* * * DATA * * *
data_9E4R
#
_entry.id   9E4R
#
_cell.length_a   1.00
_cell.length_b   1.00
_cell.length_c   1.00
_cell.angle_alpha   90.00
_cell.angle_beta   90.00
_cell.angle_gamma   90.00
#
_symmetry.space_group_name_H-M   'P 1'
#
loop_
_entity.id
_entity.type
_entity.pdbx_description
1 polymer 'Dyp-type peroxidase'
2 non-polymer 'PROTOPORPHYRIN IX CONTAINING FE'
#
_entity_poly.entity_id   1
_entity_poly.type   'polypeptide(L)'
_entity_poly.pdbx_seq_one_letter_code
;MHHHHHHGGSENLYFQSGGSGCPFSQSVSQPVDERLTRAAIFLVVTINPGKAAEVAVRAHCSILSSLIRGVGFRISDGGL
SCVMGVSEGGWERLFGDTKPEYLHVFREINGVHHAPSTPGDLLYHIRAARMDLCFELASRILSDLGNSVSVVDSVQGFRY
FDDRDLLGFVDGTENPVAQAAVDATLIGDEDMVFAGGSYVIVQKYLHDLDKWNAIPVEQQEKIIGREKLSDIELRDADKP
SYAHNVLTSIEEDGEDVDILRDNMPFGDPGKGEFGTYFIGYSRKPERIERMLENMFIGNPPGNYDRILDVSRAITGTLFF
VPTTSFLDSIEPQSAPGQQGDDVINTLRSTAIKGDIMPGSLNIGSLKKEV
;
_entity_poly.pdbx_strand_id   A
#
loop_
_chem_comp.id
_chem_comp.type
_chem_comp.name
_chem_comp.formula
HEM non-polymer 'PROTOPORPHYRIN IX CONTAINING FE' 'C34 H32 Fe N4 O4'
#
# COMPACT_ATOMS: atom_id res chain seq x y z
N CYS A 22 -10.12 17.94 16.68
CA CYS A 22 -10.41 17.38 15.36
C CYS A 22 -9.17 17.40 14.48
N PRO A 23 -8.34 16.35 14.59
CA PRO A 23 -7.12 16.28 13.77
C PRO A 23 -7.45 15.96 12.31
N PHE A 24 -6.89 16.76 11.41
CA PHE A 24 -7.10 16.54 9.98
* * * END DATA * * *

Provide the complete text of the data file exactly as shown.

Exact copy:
data_9E4R
#
_entry.id   9E4R
#
_cell.length_a   1.00
_cell.length_b   1.00
_cell.length_c   1.00
_cell.angle_alpha   90.00
_cell.angle_beta   90.00
_cell.angle_gamma   90.00
#
_symmetry.space_group_name_H-M   'P 1'
#
loop_
_entity.id
_entity.type
_entity.pdbx_description
1 polymer 'Dyp-type peroxidase'
2 non-polymer 'PROTOPORPHYRIN IX CONTAINING FE'
#
_entity_poly.entity_id   1
_entity_poly.type   'polypeptide(L)'
_entity_poly.pdbx_seq_one_letter_code
;MHHHHHHGGSENLYFQSGGSGCPFSQSVSQPVDERLTRAAIFLVVTINPGKAAEVAVRAHCSILSSLIRGVGFRISDGGL
SCVMGVSEGGWERLFGDTKPEYLHVFREINGVHHAPSTPGDLLYHIRAARMDLCFELASRILSDLGNSVSVVDSVQGFRY
FDDRDLLGFVDGTENPVAQAAVDATLIGDEDMVFAGGSYVIVQKYLHDLDKWNAIPVEQQEKIIGREKLSDIELRDADKP
SYAHNVLTSIEEDGEDVDILRDNMPFGDPGKGEFGTYFIGYSRKPERIERMLENMFIGNPPGNYDRILDVSRAITGTLFF
VPTTSFLDSIEPQSAPGQQGDDVINTLRSTAIKGDIMPGSLNIGSLKKEV
;
_entity_poly.pdbx_strand_id   A
#
loop_
_chem_comp.id
_chem_comp.type
_chem_comp.name
_chem_comp.formula
HEM non-polymer 'PROTOPORPHYRIN IX CONTAINING FE' 'C34 H32 Fe N4 O4'
#
# COMPACT_ATOMS: atom_id res chain seq x y z
N CYS A 22 -10.12 17.94 16.68
CA CYS A 22 -10.41 17.38 15.36
C CYS A 22 -9.17 17.40 14.48
N PRO A 23 -8.34 16.35 14.59
CA PRO A 23 -7.12 16.28 13.77
C PRO A 23 -7.45 15.96 12.31
N PHE A 24 -6.89 16.76 11.41
CA PHE A 24 -7.10 16.54 9.98